By Josh Wolff
Research Attorney, Illinois Appellate Court, First District
The Association’s April 2017 luncheon will feature Erwin Chemerinsky, the renowned legal scholar and dean of the University of California, Irvine School of Law. Chemerinsky recently wrote an article for the ABA Journal, previewing the United States Supreme Court new term, which began on October 3.
Initially, Chemerinsky noted that, for the first time in 30 years, the Court will begin its new term with only eight justices. He also discussed the possibility that the Court goes the entire term without having a ninth justice, observing that if Donald Trump were to be elected president, “hearings would not likely be held until spring” and if Hillary Clinton were to be elected president, various possibilities exists including nominating someone other than Merrick Garland.
Chemerinsky divided the Court's new term into three major areas of law: race discrimination, criminal justice and constitutional rights.
Among the race discrimination cases is Pena-Rodriguez v. Colorado, which “concerns whether a jury verdict can be reconsidered after it is learned that one of the jurors expressed racial bias during deliberations.” Additionally, Bethune-Hill v. Virginia State Board of Elections and McCrory v. Harris concern “the use of race in drawing election districts.”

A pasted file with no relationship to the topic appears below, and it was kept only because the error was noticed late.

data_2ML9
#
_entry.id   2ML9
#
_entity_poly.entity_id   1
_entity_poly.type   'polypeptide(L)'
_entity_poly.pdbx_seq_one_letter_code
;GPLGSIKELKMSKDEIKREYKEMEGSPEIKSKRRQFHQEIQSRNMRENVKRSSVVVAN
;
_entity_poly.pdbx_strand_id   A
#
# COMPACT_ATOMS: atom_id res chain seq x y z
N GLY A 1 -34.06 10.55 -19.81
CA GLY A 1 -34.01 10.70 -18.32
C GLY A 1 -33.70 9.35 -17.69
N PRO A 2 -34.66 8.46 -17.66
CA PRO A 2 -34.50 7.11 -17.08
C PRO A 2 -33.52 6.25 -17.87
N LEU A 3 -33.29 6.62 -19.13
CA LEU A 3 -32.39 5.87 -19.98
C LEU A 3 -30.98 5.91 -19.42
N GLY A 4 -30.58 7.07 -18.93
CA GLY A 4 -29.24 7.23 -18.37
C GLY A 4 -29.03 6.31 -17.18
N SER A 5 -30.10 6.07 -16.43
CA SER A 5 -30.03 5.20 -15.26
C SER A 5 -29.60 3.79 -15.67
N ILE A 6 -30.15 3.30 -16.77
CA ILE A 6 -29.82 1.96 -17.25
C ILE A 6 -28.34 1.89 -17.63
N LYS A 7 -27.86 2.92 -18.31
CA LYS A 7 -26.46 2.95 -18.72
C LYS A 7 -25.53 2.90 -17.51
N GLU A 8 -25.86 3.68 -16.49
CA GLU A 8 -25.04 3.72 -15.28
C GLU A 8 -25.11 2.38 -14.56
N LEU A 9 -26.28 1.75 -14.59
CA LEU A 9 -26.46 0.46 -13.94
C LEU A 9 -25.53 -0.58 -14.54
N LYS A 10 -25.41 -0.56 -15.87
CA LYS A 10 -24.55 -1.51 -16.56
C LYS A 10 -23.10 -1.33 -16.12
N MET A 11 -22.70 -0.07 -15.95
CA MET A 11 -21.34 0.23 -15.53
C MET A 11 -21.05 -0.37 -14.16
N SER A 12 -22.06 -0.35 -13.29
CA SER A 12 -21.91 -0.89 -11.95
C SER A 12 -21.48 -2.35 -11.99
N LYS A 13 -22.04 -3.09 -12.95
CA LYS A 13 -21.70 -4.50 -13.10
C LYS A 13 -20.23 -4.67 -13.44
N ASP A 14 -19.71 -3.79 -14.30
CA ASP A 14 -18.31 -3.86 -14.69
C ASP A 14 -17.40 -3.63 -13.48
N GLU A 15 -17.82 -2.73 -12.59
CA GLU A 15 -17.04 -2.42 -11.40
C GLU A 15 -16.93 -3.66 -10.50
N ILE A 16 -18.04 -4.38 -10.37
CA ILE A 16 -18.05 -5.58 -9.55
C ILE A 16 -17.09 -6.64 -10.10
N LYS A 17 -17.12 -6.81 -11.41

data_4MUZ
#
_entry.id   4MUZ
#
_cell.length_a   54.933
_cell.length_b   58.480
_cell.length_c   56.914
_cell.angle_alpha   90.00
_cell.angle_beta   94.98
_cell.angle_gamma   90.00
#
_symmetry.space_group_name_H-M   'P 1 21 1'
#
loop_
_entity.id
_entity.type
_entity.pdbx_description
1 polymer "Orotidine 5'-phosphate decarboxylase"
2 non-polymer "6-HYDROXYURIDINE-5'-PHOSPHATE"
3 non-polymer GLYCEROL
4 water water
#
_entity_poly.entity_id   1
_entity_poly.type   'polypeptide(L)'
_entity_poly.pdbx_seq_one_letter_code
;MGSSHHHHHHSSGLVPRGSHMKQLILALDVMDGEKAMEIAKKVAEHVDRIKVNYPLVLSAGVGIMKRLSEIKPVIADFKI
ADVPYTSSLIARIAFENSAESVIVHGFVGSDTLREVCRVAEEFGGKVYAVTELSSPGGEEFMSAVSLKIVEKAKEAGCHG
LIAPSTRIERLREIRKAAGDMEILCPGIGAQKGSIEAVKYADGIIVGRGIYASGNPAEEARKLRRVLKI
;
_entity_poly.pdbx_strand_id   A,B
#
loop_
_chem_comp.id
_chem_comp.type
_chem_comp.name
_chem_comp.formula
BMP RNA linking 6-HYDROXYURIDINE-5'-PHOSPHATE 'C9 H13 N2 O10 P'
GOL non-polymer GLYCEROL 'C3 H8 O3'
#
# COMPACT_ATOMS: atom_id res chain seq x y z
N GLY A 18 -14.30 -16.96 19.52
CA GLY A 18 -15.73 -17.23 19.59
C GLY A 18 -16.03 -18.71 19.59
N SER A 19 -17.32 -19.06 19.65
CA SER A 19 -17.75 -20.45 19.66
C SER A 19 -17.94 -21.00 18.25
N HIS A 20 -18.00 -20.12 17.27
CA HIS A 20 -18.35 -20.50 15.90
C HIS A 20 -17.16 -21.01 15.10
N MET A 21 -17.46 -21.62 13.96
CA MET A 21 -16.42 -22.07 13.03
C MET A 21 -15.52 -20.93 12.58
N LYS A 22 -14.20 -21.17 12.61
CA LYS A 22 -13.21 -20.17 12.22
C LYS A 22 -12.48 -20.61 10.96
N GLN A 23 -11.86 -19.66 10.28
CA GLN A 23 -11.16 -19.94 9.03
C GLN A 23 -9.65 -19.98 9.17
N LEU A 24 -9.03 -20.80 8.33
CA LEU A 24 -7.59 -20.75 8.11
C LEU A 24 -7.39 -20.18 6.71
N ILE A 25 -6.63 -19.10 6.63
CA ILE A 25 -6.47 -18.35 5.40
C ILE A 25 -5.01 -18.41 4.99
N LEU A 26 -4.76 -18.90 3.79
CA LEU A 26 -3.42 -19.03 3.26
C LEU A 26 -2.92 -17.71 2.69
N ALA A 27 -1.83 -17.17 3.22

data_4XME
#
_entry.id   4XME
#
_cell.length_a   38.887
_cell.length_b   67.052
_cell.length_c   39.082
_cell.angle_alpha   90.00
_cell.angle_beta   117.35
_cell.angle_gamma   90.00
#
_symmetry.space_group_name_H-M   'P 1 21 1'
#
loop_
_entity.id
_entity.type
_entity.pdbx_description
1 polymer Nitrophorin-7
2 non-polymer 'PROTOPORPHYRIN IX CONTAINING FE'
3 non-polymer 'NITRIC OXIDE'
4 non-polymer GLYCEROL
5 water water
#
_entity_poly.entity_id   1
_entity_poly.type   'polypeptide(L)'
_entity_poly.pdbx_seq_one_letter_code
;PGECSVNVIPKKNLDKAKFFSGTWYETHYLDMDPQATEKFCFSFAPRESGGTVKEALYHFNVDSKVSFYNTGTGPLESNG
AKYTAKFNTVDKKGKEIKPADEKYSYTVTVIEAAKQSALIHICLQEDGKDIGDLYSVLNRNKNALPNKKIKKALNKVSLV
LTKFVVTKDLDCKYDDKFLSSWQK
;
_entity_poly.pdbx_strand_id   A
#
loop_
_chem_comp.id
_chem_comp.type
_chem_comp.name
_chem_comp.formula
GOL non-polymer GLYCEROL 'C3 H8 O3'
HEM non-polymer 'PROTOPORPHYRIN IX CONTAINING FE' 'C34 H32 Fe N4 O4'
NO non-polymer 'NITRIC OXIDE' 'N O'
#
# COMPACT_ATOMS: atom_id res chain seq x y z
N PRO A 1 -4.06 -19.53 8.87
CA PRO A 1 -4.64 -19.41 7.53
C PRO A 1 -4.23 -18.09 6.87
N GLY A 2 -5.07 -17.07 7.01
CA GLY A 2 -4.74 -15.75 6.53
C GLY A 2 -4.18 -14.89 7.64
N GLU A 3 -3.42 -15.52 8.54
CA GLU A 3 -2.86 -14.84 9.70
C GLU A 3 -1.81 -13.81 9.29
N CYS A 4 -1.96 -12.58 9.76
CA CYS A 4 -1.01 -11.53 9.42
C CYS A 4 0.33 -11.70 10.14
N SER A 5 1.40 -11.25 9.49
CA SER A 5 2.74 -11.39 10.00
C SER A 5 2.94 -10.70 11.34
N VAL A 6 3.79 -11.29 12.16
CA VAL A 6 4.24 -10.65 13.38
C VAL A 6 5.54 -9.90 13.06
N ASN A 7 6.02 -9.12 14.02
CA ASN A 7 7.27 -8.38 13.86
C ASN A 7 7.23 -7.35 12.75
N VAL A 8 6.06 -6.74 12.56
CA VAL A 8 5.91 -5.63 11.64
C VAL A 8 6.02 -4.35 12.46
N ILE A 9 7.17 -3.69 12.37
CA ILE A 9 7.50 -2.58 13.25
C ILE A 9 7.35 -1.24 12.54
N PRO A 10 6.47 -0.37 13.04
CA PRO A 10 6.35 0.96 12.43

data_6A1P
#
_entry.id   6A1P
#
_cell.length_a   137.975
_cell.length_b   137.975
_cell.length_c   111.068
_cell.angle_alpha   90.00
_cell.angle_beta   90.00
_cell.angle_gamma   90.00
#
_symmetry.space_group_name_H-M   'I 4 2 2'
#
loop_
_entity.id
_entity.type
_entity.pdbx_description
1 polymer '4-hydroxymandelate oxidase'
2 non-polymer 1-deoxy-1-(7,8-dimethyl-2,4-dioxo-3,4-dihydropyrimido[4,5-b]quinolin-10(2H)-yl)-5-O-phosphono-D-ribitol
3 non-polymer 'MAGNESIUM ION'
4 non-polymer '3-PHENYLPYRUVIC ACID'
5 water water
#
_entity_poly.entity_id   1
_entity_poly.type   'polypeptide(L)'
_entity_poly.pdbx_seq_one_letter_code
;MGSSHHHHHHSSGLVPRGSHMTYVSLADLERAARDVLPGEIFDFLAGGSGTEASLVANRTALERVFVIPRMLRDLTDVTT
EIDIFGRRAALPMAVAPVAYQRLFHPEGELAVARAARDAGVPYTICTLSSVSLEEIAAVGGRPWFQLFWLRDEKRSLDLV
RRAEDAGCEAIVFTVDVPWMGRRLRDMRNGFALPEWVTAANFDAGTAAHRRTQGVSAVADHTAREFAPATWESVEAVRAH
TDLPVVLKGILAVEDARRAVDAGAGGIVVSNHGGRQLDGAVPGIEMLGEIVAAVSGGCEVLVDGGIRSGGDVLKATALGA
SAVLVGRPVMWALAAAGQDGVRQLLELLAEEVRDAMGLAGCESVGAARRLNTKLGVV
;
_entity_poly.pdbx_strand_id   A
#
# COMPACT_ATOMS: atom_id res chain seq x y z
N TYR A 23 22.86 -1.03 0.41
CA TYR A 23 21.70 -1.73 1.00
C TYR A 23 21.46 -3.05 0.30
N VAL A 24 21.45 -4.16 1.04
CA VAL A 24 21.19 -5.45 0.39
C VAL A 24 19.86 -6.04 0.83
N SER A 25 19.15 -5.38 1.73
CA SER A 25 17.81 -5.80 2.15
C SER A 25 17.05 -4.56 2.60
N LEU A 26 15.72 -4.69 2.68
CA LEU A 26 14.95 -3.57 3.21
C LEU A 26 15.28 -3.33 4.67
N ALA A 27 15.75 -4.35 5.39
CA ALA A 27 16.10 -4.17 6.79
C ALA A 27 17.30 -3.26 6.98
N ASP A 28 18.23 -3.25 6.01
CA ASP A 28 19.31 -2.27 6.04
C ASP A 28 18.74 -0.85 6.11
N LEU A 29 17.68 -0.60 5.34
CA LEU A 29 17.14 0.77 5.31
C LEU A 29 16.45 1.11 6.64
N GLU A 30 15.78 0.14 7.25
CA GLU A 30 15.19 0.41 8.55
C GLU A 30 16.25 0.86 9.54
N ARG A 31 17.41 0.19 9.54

Among the criminal justice cases is Moore v. Texas, which concerns how to determine “whether a person is intellectually disabled and thus cannot be executed.”
Finally, among the constitutional rights cases is Trinity Lutheran Church of Columbia v. Pauley, which concerns “whether a state may deny aid to parochial schools that it provides to public and secular private schools in the state.” Additional, in Murr v. Wisconsin, the Court discuss “how to determine what constitutes a parcel of land for purposes of the takings clause of the Fifth Amendment.”